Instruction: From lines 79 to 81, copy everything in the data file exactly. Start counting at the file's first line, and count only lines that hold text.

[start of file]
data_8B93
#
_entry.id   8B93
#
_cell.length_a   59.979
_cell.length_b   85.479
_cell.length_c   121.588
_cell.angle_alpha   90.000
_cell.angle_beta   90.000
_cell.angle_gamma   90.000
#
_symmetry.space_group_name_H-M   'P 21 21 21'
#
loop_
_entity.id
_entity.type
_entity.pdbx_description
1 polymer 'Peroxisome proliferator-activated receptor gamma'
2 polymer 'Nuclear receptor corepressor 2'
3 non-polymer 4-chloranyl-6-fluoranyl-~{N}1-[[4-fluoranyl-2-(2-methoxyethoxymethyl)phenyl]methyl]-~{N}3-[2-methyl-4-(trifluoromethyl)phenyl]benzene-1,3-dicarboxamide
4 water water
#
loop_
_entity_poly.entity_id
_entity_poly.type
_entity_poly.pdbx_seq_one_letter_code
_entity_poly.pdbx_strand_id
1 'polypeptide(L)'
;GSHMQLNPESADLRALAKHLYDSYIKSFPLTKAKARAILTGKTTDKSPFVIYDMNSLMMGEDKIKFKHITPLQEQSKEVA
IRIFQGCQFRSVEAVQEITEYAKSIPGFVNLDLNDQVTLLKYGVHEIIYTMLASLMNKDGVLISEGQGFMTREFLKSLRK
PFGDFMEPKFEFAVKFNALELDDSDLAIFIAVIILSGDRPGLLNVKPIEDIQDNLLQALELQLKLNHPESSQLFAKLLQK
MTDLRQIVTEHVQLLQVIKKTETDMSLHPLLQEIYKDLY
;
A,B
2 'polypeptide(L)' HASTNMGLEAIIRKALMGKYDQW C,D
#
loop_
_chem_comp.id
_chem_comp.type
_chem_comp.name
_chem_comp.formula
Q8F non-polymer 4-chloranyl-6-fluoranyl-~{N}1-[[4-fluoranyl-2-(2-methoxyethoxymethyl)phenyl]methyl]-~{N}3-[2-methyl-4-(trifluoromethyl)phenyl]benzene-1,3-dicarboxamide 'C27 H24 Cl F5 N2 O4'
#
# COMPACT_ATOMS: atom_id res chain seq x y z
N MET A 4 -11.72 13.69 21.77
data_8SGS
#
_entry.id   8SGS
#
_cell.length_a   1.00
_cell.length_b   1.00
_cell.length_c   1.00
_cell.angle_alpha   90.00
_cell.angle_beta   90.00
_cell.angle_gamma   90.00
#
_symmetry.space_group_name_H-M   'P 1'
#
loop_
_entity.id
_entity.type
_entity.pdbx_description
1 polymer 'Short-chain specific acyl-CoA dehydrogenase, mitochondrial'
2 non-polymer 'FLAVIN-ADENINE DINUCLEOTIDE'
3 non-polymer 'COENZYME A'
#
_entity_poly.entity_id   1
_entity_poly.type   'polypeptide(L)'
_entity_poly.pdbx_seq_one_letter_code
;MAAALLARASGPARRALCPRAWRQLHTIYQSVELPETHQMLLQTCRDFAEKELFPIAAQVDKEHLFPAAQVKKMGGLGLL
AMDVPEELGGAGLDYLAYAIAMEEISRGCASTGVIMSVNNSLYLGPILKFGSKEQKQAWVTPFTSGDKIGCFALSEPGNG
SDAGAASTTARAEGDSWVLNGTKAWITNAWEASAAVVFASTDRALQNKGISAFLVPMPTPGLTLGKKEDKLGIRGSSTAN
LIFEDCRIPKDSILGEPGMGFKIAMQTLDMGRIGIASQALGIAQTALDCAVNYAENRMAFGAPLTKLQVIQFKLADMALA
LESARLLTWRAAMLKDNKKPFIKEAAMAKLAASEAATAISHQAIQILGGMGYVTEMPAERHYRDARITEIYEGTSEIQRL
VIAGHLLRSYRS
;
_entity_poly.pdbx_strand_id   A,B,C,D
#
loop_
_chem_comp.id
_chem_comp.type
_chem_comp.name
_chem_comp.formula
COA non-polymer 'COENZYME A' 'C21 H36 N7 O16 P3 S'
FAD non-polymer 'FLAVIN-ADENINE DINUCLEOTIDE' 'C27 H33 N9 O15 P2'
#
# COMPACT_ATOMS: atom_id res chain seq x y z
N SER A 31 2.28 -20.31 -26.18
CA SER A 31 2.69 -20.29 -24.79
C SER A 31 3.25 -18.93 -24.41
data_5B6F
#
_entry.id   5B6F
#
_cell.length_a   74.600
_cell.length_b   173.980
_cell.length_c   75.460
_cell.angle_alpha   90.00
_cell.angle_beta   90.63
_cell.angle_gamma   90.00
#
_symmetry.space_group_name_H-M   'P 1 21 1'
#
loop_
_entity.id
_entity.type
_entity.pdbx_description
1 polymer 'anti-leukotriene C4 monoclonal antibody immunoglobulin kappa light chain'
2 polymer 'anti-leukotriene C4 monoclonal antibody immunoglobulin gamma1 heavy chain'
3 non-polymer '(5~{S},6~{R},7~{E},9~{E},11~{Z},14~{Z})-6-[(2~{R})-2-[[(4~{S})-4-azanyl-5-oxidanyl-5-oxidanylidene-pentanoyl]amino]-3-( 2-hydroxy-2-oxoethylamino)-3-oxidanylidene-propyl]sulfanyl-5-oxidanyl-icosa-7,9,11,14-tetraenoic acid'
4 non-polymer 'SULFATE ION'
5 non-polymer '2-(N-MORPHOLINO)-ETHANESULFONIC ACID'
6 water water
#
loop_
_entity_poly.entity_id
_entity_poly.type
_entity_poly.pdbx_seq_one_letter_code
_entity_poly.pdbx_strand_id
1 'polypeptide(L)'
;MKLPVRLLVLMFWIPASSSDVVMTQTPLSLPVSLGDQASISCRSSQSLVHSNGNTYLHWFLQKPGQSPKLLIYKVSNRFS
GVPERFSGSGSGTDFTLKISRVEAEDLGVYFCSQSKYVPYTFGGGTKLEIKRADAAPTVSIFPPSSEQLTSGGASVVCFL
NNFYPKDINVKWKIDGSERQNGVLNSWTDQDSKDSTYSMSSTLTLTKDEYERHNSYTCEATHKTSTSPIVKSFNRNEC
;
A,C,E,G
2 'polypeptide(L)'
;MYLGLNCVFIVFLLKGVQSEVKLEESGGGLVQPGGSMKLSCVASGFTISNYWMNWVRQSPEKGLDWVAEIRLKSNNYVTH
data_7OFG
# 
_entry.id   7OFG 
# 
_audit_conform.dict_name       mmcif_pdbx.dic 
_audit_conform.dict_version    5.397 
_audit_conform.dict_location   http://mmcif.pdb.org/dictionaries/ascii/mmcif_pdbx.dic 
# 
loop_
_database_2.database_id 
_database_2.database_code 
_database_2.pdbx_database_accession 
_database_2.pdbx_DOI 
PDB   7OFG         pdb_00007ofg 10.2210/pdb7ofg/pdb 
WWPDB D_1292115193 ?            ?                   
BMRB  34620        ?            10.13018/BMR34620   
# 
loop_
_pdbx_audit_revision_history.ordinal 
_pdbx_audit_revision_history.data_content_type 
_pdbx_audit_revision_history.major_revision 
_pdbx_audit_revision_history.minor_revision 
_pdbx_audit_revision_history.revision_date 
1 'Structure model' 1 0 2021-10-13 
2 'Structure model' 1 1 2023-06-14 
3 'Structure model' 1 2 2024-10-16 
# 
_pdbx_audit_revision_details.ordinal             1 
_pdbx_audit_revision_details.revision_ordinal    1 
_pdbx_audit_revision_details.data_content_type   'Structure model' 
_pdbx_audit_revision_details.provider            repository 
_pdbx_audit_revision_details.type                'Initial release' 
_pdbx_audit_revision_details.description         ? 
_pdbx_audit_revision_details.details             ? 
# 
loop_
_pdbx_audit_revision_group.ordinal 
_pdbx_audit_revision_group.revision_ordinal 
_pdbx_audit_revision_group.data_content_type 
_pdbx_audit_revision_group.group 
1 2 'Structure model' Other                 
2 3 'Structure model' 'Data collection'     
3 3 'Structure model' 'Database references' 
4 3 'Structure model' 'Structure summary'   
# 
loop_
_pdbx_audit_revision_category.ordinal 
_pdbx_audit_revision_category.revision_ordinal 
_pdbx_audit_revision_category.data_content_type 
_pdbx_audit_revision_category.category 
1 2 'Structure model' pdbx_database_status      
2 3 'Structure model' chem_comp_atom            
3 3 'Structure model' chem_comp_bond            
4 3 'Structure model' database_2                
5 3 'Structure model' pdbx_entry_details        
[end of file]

loop_
_chem_comp.id
_chem_comp.type